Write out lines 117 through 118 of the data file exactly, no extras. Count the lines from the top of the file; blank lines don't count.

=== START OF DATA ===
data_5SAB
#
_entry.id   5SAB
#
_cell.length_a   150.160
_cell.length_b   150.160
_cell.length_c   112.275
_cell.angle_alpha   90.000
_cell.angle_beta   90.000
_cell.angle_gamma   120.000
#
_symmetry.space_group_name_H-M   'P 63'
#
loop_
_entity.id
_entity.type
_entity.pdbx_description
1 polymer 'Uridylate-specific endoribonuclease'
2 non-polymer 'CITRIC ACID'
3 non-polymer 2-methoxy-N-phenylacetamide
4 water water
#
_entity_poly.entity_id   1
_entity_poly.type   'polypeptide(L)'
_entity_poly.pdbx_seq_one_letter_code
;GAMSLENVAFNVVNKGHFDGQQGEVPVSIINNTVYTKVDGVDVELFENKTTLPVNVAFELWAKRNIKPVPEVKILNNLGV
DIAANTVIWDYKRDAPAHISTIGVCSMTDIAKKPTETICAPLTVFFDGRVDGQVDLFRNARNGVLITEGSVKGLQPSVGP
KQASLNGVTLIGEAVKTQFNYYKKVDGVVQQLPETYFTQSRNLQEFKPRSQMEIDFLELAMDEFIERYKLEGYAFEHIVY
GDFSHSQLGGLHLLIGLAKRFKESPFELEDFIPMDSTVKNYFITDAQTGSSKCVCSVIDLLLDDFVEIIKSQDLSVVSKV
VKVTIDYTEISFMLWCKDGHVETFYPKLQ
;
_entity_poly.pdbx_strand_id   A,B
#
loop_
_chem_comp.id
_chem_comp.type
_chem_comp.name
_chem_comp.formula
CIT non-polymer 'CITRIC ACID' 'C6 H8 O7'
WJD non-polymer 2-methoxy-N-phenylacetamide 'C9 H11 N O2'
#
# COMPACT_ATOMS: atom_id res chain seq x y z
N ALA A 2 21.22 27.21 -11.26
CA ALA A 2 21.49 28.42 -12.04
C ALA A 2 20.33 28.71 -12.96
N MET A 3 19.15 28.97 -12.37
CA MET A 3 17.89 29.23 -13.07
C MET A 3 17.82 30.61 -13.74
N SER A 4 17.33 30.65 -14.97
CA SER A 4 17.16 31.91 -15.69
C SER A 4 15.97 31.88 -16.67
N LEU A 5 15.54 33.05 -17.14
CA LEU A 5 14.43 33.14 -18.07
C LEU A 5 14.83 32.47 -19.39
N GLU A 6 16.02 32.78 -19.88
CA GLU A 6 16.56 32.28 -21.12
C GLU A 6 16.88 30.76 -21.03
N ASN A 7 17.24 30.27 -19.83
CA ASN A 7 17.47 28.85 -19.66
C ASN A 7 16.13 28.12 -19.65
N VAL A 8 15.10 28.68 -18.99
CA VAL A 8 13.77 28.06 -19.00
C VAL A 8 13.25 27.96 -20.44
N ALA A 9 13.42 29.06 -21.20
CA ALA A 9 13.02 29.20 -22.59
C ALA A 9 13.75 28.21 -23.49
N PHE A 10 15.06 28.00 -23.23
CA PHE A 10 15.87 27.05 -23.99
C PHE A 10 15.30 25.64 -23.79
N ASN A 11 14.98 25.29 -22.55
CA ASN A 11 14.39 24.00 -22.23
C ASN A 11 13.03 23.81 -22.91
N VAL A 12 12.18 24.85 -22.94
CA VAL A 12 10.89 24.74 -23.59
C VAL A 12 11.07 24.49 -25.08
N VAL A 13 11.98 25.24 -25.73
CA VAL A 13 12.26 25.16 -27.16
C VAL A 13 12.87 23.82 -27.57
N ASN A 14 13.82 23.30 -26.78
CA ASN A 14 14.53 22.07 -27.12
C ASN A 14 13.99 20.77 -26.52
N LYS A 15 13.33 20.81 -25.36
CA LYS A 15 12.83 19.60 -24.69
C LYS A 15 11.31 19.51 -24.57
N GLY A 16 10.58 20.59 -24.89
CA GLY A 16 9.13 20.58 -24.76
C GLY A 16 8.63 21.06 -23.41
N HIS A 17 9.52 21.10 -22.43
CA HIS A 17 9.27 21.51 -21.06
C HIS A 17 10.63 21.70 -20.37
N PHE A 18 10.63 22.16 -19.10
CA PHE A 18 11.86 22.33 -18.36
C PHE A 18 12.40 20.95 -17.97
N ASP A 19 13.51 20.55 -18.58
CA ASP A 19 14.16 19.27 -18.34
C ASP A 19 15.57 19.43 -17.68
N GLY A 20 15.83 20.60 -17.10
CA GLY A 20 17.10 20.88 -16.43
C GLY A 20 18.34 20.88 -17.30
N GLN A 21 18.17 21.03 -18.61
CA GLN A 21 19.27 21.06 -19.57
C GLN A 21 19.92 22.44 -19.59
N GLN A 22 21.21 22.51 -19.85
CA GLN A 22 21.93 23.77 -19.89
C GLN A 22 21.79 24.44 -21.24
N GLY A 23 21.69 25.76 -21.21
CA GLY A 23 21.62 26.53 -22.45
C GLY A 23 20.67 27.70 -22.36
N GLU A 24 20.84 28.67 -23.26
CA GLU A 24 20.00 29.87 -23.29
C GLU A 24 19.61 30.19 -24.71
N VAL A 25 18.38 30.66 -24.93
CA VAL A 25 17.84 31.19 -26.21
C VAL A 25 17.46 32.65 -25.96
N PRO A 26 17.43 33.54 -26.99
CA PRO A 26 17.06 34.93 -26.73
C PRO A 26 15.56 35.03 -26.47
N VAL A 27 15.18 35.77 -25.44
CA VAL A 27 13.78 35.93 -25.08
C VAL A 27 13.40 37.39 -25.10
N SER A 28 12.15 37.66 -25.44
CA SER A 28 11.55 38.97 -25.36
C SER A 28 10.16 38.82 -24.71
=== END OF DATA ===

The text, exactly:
C PRO A 26 15.56 35.03 -26.47
N VAL A 27 15.18 35.77 -25.44